Lars’ family and friends are initially shocked, but when their family doctor, who is also a psychologist, advises them that the best way to help him is to play along with his delusion, they pull together and accept Bianca into the community. She volunteers at the hospital, joins the school board, attends social gatherings without Lars, and with the help of everyone who drives her around and sets her up places, she ends up having a kind of a life of her own. Lars still narrates for her, telling the story of their relationship and using how Bianca is feeling to express himself, but interacting with her also starts to positively affect the lives of everyone around her.
Patricia Clarkson is fantastic as Dr. Dagmar. She’s calm and compassionate, and she doesn’t let them take the easy way out and call him crazy. It’s a challenging approach, but helping Lars help himself rather than trying to wrestle his coping mechanism away from him seems like good advice. Lars is in love, and like all lovers, he’s certain it will work out and that anyone who says otherwise is mistaken. I doubt that Samson’s strength was really in his hair, but he sure must have believed that it was. Linus gets dizzy and experiences withdrawal symptoms when anyone takes his blanket away, and Snoopy keeps trying to steal it, convinced that it’s a source of something wonderful. At one point, the blanket actually attacks Lucy for trying to separate it from Linus. It’s a good thing Dagmar was there to help, otherwise Lars could have had Bianca go all Bride of Chucky on them.
Up until this point, one assumes that Lars has been coping the best he can, but his situation is about to change. His brother and sister-in-law are expecting a baby, and there’s a real live human girl at work who has a crush on him. He wants to find a way to connect, but direct contact is too much for him. As Dagmar says, “Bianca is in town for a reason.” It makes me think of a workshop called Sock Puppet Assertiveness Training that comics editor Carol Borden and I created back in our university days. We had people make their own sock puppets, and then use them as an interface for responding assertively to the kinds of situations in which they would usually back down and then regret it. People were amazed at the things they felt able to say to us through the mouth of a snaggle-toothed sock puppet.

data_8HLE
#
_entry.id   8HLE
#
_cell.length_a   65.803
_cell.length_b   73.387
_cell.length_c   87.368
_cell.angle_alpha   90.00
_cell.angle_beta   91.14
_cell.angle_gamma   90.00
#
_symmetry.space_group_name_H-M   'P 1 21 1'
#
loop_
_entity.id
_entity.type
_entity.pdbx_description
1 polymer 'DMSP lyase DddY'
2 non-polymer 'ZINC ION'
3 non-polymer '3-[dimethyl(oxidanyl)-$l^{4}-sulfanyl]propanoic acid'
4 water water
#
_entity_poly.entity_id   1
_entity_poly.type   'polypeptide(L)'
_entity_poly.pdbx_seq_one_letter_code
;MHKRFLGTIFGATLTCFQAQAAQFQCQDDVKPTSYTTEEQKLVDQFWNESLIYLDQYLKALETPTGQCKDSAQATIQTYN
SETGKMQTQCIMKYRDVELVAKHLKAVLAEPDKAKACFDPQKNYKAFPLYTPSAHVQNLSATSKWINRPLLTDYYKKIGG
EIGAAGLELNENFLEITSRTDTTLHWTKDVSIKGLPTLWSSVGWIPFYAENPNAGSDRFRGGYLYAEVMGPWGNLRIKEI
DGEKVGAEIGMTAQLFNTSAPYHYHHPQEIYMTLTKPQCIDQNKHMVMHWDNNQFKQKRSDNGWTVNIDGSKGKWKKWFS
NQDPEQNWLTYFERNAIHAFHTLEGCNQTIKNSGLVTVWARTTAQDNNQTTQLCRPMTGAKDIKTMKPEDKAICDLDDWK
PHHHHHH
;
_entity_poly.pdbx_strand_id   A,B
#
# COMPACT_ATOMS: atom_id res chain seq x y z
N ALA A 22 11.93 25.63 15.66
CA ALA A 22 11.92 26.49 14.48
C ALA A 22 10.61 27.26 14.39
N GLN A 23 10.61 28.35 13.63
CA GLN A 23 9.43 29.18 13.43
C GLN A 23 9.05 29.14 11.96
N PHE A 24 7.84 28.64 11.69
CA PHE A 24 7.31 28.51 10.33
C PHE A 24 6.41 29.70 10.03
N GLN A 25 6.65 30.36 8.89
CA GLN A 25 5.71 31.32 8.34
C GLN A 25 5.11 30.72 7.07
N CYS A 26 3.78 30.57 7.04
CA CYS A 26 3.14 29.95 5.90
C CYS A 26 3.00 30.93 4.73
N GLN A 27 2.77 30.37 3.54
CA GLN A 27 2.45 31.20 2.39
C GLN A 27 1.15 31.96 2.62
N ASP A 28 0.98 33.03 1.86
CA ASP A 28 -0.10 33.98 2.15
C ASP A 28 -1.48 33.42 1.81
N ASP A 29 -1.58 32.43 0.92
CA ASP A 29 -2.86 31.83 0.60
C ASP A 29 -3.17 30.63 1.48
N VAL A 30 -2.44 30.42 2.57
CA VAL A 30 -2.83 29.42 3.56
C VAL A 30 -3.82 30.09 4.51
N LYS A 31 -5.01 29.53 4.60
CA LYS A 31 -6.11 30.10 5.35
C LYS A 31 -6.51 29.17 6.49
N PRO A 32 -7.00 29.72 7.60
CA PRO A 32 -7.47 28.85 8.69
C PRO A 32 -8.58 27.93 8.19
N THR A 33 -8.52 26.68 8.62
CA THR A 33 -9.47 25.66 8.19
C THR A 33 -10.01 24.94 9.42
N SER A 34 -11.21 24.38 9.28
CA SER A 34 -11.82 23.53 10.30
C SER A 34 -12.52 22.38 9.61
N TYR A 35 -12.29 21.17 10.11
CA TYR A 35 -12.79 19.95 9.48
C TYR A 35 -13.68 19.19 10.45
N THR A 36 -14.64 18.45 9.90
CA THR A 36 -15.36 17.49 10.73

Lars and the Real Girl has been compared to films by the Coen Brothers, and it does have a similar feel. It’s set in a nameless Midwestern town, and the residents deal with each others’ eccentricities with a resigned insider acceptance that reminds me a bit of Fargo. What I really loved was the way the people in their community were prepared to interact with Bianca in the end. I think that everyone’s able to project onto her a little bit, and beyond getting used to the strangeness of it, they get genuinely attached to having her around. All the Whos in Whoville are willing to go out of their comfort zone to help Lars, and it’s as if all of their hearts grow two sizes as a result.
Sure, people don’t often respond that well to the bizarre in real life, but people will also surprise you.
alex MacFadyen could not find a way to work this into his article, but he strongly encourages you to check out this link to a Kafka meets Peanuts comic mash-up called Good ol’ Gregor Brown.